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Clin Biomech (Bristol, Avon). 2006 Mar;21(3):254-62. Epub 2005 Dec 27.

Spinal manipulation force and duration affect vertebral movement and neuromuscular responses.

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1
Biomechanics Laboratory, Exercise and Sport Research Institute, Department of Kinesiology, Arizona State University, Tempe, AZ, USA. cjcolloca@neuromechanical.com

Abstract

BACKGROUND:

Previous study in human subjects has documented biomechanical and neurophysiological responses to impulsive spinal manipulative thrusts, but very little is known about the neuromechanical effects of varying thrust force-time profiles.

METHODS:

Ten adolescent Merino sheep were anesthetized and posteroanterior mechanical thrusts were applied to the L3 spinous process using a computer-controlled, mechanical testing apparatus. Three variable pulse durations (10, 100, 200 ms, force = 80 N) and three variable force amplitudes (20, 40, 60 N, pulse duration = 100 ms) were examined for their effect on lumbar motion response (L3 displacement, L1, L2 acceleration) and normalized multifidus electromyographic response (L3, L4) using a repeated measures analysis of variance.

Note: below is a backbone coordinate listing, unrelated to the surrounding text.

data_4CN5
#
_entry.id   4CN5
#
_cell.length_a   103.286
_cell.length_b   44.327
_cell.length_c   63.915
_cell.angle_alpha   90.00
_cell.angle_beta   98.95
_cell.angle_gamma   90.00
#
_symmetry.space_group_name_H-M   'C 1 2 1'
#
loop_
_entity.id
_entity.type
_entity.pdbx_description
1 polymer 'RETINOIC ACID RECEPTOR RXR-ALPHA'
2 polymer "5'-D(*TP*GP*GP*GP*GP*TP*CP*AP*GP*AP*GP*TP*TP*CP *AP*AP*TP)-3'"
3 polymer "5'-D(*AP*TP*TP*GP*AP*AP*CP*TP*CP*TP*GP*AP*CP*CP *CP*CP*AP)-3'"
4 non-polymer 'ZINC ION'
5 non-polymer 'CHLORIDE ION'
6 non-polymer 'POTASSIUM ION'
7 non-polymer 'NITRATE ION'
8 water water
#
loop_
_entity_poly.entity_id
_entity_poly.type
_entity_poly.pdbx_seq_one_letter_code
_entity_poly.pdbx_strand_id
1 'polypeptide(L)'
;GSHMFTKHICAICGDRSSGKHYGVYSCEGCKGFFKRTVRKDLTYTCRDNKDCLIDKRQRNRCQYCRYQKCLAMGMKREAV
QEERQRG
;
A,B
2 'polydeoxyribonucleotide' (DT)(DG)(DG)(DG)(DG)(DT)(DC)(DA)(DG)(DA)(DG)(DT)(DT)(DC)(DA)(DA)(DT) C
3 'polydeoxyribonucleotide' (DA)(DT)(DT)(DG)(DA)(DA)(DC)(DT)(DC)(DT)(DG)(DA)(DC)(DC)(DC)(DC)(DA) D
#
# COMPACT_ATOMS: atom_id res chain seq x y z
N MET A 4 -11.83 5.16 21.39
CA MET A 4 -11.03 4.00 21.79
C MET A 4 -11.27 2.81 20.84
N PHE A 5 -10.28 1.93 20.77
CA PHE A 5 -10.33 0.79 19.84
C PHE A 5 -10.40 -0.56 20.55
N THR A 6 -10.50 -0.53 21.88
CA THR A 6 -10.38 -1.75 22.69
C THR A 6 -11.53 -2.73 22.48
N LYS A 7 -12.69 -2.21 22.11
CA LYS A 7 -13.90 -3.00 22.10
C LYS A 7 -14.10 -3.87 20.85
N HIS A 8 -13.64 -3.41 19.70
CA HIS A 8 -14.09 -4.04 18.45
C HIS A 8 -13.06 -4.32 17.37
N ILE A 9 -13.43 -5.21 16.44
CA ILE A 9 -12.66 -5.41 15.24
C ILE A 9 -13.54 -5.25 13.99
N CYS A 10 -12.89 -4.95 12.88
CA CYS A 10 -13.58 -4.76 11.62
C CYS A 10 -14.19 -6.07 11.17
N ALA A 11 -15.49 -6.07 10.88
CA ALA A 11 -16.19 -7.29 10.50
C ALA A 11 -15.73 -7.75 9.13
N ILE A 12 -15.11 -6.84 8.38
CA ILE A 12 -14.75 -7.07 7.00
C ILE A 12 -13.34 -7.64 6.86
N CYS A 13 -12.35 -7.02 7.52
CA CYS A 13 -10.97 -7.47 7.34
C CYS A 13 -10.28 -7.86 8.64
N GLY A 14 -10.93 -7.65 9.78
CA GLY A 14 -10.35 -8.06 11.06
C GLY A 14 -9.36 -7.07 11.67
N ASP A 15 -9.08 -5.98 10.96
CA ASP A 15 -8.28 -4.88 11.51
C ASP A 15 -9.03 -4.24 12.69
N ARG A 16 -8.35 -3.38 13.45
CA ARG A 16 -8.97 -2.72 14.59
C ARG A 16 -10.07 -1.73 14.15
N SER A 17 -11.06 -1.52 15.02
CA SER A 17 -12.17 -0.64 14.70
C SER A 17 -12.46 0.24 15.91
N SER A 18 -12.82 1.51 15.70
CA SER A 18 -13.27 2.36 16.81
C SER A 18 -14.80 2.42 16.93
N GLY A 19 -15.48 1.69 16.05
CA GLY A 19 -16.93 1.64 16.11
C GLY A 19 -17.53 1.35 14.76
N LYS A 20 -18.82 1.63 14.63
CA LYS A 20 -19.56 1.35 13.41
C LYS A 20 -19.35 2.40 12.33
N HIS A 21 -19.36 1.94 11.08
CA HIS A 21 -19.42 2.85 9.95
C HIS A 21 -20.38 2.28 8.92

FINDINGS:

Increasing L3 posteroanterior force amplitude resulted in a fourfold linear increase in L3 posteroanterior vertebral displacement (p < 0.001) and adjacent segment (L1, L2) posteroanterior acceleration response (p < 0.001). L3 displacement was linearly correlated (p < 0.001) to the acceleration response over the 20-80 N force range (100 ms). At constant force, 10 ms thrusts resulted in nearly fivefold lower L3 displacements and significantly increased segmental (L2) acceleration responses compared to the 100 ms (19%, p = 0.005) and 200 ms (16%, p = 0.023) thrusts. Normalized electromyographic responses increased linearly with increasing force amplitude at higher amplitudes and were appreciably affected by mechanical excitation pulse duration.

INTERPRETATION:

Changes in the biomechanical and neuromuscular response of the ovine lumbar spine were observed in response to changes in the force-time characteristics of the spinal manipulative thrusts and may be an underlying mechanism in related clinical outcomes.

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